One proposed solution is to turn the engine around, so to speak. The P&W patent application details an engine architecture whereby the low spool in its entirety is set forward of the high spool, allowing for decoupled shafts by using a reverse duct to channel the compressed air from the low-pressure compressor toward the back of the engine, reversing the flow to the forward direction and into the high-pressure compressor.
For open-rotor (also known as propfan) proponents, a major challenge is to control cabin and external noise. Both GE and P&W experimented with propfans in the late 1980s, in GE's case with the GE36 engine, which was shown to cut fuel burn by around 30% compared with turbofans. The GE36 featured a turbojet core driving dual counter-rotating eight-blade propfans in a pusher configuration. The engine was tested on a Boeing 727 (one engine) and a Boeing MD-90 (both engines).
At CFM and GE, high-speed windtunnel work with NASA on new quieter blade designs is expected to be complete in 2012. This effort aims at making the architecture acceptable from a noise standpoint in the cabin and at airports.
GE is also studying alternative "highly integrated" propulsion methods such as hybrid turbo-electrics and is invested in thermal efficiency improvements including ceramic matrix composites and advanced metallics to allow engines to run hotter. The company expects that by the 2035 timeframe (N+3) half of the engine could be non-metallic.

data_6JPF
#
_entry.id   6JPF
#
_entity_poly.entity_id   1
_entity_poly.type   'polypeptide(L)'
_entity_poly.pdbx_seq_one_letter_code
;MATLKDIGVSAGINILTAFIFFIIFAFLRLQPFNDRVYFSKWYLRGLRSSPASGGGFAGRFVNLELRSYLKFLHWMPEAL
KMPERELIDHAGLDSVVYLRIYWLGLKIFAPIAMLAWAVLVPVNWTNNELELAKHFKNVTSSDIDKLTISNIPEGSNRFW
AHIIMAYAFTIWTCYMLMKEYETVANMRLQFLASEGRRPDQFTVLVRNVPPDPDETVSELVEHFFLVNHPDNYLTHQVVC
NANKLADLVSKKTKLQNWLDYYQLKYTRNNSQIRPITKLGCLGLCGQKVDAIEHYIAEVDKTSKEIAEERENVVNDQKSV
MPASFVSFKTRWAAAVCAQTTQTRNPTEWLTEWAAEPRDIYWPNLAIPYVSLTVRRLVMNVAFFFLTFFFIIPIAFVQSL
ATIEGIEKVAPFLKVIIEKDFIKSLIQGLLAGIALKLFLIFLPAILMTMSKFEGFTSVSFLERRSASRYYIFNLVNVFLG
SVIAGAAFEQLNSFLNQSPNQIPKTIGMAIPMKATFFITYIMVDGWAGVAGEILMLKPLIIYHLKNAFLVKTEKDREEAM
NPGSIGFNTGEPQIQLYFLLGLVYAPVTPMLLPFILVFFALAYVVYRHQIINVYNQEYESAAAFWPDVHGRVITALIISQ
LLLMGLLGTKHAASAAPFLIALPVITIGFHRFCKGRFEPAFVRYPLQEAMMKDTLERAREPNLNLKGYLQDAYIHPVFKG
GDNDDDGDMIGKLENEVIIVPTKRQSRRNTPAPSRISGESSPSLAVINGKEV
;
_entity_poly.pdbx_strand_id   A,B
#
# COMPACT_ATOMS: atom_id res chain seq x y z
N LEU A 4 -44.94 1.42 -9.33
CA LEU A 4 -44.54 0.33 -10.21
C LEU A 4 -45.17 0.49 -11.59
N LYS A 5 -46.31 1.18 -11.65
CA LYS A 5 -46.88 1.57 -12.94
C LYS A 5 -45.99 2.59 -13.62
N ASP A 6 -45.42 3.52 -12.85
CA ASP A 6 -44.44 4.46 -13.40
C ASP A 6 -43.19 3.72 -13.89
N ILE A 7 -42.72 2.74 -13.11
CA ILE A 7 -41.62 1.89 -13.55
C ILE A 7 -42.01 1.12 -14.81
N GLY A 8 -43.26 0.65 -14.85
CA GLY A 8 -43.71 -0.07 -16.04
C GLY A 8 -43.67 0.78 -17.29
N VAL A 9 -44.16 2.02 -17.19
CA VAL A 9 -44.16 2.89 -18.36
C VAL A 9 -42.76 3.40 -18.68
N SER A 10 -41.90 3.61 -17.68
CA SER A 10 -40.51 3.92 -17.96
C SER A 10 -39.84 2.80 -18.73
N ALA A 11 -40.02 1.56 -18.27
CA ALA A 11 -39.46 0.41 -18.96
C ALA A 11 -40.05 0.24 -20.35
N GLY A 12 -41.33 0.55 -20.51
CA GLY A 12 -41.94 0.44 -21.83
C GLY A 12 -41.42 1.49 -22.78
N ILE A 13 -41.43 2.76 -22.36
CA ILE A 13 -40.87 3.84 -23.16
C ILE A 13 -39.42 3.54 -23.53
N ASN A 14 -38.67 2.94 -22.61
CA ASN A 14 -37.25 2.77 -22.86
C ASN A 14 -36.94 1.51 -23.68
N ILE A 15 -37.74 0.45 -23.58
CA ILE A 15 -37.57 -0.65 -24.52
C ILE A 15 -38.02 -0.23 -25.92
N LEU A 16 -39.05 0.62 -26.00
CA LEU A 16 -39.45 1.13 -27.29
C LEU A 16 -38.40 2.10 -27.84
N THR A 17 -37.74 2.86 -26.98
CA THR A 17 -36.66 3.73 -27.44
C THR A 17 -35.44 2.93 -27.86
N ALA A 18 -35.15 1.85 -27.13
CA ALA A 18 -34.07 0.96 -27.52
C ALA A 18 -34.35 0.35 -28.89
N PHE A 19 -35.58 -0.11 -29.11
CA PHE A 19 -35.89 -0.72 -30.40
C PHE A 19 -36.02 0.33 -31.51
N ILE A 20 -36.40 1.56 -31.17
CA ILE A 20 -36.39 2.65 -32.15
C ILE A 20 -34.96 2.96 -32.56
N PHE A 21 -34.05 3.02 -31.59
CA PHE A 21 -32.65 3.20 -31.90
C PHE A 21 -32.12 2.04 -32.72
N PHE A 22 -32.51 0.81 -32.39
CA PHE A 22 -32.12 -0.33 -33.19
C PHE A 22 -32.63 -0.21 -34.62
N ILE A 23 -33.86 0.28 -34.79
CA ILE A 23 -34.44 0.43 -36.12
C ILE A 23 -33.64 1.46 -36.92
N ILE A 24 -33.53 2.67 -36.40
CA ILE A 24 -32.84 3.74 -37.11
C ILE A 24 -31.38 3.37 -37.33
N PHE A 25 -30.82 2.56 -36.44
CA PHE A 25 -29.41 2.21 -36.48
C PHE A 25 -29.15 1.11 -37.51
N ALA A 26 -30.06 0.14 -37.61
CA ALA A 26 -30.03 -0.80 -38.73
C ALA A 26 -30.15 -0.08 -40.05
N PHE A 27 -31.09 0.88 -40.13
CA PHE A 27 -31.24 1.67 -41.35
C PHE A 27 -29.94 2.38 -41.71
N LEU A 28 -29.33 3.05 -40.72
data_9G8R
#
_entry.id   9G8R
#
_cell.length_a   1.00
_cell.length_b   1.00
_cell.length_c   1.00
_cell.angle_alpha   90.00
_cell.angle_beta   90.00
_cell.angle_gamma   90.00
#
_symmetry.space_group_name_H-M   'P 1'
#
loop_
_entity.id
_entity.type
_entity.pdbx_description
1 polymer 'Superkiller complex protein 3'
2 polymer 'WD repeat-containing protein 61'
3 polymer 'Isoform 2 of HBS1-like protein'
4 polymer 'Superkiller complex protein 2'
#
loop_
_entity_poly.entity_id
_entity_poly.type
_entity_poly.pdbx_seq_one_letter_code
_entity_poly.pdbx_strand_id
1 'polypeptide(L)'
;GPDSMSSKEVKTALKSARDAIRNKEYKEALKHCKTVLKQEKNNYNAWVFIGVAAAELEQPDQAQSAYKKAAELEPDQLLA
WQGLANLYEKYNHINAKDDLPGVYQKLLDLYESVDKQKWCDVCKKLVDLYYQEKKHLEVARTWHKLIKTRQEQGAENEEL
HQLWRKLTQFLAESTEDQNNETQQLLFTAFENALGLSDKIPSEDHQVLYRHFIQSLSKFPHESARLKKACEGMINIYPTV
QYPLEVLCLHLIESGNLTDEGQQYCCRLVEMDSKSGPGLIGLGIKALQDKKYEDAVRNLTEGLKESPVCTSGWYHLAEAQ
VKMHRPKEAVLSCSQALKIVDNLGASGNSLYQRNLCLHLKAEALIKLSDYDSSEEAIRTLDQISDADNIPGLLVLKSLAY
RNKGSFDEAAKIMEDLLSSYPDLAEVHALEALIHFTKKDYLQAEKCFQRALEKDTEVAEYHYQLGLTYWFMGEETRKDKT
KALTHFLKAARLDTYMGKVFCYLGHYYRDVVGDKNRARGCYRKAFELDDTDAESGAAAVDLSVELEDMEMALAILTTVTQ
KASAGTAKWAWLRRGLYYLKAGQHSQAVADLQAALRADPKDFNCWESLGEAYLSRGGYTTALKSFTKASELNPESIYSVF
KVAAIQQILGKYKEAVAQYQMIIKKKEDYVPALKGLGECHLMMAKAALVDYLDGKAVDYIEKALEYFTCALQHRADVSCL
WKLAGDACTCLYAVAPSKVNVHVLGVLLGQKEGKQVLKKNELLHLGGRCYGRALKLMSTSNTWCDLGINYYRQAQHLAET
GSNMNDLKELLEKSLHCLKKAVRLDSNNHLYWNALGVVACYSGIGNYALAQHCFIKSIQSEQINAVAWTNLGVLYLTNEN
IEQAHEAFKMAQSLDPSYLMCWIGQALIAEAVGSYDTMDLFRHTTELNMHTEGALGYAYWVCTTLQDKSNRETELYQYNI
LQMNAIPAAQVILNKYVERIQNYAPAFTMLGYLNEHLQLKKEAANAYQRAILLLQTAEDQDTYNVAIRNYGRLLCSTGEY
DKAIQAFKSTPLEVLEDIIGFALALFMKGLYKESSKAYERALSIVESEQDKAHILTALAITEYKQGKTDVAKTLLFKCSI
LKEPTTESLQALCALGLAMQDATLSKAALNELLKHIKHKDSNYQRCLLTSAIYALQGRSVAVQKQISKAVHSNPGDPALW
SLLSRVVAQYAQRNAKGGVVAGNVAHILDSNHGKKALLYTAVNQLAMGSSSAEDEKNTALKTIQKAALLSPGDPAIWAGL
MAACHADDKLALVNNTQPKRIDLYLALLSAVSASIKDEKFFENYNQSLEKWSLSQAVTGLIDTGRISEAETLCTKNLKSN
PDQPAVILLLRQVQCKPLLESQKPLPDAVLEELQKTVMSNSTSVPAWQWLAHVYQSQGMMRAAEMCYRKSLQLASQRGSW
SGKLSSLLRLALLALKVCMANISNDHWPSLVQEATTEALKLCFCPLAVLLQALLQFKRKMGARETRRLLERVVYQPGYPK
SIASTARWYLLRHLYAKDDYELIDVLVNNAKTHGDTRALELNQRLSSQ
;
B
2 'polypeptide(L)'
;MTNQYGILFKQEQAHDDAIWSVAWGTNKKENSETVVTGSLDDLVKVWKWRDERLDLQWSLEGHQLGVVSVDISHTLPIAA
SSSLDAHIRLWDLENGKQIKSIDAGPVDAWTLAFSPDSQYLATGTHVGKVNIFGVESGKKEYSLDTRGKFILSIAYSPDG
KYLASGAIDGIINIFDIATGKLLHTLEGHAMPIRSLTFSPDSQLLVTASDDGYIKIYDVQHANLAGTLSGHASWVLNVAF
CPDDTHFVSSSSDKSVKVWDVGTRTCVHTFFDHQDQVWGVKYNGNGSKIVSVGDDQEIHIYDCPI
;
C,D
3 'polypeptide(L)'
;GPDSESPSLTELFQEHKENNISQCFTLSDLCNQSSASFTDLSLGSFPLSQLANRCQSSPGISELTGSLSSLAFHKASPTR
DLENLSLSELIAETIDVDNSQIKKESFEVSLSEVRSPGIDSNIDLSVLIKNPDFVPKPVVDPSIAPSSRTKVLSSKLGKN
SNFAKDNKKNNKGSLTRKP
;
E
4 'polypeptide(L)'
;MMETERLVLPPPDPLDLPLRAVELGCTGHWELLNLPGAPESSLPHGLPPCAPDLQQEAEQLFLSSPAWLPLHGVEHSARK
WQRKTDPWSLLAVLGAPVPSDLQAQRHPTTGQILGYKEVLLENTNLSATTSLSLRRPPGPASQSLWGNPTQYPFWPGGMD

A concept proposed by a group of Boeing employees in March melds the best features of both the P&W and GE advanced work to yield a "step change" in engine design. The patent application was authored in part by Boeing's guru for future concepts and product evaluation, Mithra Sankrithi. While patents are often the paper equivalents of pipedreams, the ultra-efficient propulsor would appear to solve some of the key problems faced by N+3 engine designers, combining quiet operation of a high-bypass turbofan with the propulsive efficiency of a propfan, but doing so in a way that optimises fuel efficiency and quiet operation where needed.
The patent reveals a geared engine for which airflow from the core, ducted turbofan and external "augmentor fan" - with blades mounted on a ring that circle the ducted fan - can be combined by an onboard computer to optimise the required noise and performance/environmental constraints throughout a mission. "The ability to independently, dynamically and automatically vary the power transferred to the airflow between the three mass flows provides an engine with variable cycle capability," says Boeing.
By placing the augmentor blades on a hub that is as large as the circumference of the engine, more blades can be used (16 or more) than for a propfan, making for higher efficiency, and the blades themselves can have a higher sweep than possible for propfans in terms of the mechanical strength needed at the hub, allowing for speeds above Mach 0.8 before transonic effects come in.
Having more blades also reduces the loading per blade, which reduces the noise output, says Boeing. Operationally, the company says thrust from the three engine components could be varied to obtain the desired performance parameters, with the core generating between 10% and 20% of thrust, the ducted fan between 10% and 50%, and the augmentor varying between 30% and 80% of thrust depending on blade angle.
Boeing notes that the augmentor design can also decrease take-off distance by melding the best features of the propfan (quick acceleration at starting speeds) and the turbofan (higher power near the take-off point).